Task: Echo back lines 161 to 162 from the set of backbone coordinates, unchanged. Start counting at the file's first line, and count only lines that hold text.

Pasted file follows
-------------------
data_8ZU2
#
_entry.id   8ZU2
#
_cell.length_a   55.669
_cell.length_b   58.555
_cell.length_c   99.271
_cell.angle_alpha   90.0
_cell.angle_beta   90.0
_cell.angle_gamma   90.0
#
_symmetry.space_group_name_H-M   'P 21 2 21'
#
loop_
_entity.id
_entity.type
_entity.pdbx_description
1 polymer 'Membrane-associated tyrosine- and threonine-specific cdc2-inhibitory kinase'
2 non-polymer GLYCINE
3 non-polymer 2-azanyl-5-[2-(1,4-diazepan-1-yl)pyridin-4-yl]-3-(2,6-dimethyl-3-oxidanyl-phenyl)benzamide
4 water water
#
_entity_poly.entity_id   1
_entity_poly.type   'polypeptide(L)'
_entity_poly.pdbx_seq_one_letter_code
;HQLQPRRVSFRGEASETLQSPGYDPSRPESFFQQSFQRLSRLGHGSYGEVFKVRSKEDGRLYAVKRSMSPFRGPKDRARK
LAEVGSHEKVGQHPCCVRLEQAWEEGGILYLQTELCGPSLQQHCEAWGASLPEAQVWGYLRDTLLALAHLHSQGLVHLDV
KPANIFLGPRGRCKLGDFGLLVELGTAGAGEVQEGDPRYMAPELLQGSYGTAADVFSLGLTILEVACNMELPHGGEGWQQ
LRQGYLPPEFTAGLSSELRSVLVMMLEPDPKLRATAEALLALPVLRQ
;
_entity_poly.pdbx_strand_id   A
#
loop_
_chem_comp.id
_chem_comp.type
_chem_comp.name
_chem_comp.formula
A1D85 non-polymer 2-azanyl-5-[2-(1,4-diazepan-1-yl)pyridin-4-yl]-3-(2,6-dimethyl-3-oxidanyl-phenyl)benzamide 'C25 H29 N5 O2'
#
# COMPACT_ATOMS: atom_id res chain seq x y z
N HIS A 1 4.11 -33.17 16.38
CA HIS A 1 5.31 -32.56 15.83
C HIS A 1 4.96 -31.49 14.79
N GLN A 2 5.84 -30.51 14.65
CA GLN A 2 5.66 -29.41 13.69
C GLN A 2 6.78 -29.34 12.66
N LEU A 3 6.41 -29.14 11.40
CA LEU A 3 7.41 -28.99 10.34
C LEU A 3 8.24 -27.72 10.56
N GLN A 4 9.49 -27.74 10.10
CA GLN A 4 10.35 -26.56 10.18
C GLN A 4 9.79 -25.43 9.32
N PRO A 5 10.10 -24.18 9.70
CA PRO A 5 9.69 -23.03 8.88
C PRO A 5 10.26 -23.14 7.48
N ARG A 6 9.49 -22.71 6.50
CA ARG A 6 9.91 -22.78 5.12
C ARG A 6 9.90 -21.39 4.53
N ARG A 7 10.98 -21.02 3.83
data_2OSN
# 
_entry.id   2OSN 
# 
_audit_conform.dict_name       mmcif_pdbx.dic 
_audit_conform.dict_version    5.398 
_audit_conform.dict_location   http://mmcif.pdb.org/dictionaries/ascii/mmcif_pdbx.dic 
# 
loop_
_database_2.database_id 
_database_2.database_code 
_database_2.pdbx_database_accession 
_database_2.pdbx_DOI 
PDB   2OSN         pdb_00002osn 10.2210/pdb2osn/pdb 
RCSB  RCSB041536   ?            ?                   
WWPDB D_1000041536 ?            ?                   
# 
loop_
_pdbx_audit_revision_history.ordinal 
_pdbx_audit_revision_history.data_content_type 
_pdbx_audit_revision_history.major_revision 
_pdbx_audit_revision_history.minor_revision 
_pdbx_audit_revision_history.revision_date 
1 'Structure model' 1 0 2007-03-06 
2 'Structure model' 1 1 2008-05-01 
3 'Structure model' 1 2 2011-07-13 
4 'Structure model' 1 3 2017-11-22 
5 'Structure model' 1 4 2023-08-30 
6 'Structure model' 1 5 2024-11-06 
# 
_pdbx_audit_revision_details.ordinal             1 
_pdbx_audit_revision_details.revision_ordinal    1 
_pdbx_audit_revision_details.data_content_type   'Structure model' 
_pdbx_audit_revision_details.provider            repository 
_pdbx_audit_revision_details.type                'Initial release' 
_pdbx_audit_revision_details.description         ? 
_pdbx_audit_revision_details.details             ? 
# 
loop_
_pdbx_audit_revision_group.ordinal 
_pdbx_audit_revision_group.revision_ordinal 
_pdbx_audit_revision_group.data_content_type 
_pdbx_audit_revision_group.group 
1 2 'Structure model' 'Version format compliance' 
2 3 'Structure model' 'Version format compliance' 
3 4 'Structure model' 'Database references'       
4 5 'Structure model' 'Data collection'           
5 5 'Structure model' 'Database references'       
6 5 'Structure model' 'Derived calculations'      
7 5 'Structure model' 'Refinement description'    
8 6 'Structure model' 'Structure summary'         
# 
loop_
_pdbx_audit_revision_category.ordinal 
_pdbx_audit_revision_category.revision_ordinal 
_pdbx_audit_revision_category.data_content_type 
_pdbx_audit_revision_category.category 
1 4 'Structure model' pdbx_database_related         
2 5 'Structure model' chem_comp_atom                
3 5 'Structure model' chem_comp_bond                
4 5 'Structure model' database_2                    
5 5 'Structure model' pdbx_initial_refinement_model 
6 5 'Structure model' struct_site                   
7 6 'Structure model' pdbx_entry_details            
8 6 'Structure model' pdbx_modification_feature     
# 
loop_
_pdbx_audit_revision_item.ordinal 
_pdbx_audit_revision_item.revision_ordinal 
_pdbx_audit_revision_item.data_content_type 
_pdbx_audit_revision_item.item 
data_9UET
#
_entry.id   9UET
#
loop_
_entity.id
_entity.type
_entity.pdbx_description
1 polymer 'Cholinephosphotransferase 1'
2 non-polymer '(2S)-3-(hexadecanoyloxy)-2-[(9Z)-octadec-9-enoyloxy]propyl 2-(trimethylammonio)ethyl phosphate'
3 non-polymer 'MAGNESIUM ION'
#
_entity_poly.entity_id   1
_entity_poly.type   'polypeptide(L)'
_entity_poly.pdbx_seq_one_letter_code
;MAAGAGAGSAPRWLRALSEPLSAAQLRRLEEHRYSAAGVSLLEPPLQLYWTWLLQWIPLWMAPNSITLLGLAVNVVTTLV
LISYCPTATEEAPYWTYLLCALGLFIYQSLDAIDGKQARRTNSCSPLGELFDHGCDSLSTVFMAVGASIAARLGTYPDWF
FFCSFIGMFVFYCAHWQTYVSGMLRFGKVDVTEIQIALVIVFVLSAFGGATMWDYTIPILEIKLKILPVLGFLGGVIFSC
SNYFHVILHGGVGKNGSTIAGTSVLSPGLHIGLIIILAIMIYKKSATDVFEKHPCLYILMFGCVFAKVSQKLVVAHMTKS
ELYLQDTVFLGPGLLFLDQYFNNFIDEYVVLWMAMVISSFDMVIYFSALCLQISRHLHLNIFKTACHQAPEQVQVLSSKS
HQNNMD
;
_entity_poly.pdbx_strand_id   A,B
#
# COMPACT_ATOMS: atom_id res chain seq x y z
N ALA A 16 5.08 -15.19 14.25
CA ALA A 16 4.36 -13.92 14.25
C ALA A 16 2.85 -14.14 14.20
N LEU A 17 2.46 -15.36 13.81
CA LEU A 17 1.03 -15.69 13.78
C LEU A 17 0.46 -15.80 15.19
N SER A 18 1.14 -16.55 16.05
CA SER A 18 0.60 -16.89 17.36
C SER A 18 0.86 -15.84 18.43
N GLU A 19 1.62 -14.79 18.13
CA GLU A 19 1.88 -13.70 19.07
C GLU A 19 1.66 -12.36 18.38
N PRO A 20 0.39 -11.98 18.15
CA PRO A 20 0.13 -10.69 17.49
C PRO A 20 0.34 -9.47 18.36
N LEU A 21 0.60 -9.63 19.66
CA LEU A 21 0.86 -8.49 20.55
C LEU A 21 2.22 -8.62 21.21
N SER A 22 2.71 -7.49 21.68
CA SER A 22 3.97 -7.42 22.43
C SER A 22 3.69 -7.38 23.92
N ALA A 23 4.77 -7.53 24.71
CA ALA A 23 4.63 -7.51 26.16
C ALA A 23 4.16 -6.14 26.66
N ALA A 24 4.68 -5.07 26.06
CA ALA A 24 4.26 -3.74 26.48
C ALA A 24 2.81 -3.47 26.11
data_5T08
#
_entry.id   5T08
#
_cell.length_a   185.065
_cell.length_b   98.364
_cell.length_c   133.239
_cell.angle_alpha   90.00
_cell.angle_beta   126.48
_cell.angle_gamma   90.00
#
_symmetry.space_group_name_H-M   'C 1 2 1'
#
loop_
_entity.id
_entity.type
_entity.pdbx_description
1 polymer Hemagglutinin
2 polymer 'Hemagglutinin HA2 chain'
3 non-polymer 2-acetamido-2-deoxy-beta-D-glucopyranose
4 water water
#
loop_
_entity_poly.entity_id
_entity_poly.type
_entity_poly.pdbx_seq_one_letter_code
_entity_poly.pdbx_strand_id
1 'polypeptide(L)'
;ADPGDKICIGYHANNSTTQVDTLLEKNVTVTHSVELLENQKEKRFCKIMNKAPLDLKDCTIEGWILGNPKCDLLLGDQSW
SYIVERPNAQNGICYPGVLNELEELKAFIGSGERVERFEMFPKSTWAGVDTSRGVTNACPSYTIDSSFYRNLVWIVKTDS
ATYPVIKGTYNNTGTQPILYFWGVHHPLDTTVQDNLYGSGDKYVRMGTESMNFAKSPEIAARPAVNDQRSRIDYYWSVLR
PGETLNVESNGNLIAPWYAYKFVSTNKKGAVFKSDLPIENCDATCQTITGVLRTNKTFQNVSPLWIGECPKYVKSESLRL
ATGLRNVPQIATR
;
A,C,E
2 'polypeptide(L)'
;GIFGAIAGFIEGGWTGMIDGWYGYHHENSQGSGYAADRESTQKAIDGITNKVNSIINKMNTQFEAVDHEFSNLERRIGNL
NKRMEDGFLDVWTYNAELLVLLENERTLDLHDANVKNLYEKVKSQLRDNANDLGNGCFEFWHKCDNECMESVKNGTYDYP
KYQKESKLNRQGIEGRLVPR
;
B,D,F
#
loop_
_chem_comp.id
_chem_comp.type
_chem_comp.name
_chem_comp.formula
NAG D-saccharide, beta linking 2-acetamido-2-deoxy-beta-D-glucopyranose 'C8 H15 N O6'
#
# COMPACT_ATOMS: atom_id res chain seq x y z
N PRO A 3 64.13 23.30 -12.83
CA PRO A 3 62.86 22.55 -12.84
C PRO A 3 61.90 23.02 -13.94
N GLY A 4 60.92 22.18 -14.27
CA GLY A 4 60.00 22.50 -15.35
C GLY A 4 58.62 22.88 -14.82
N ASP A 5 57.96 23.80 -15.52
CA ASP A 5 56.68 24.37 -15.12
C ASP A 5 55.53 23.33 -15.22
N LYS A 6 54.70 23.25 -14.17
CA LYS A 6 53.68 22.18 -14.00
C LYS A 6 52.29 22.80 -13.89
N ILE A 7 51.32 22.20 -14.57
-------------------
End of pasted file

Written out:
C LEU A 17 0.46 -15.80 15.19
N SER A 18 1.14 -16.55 16.05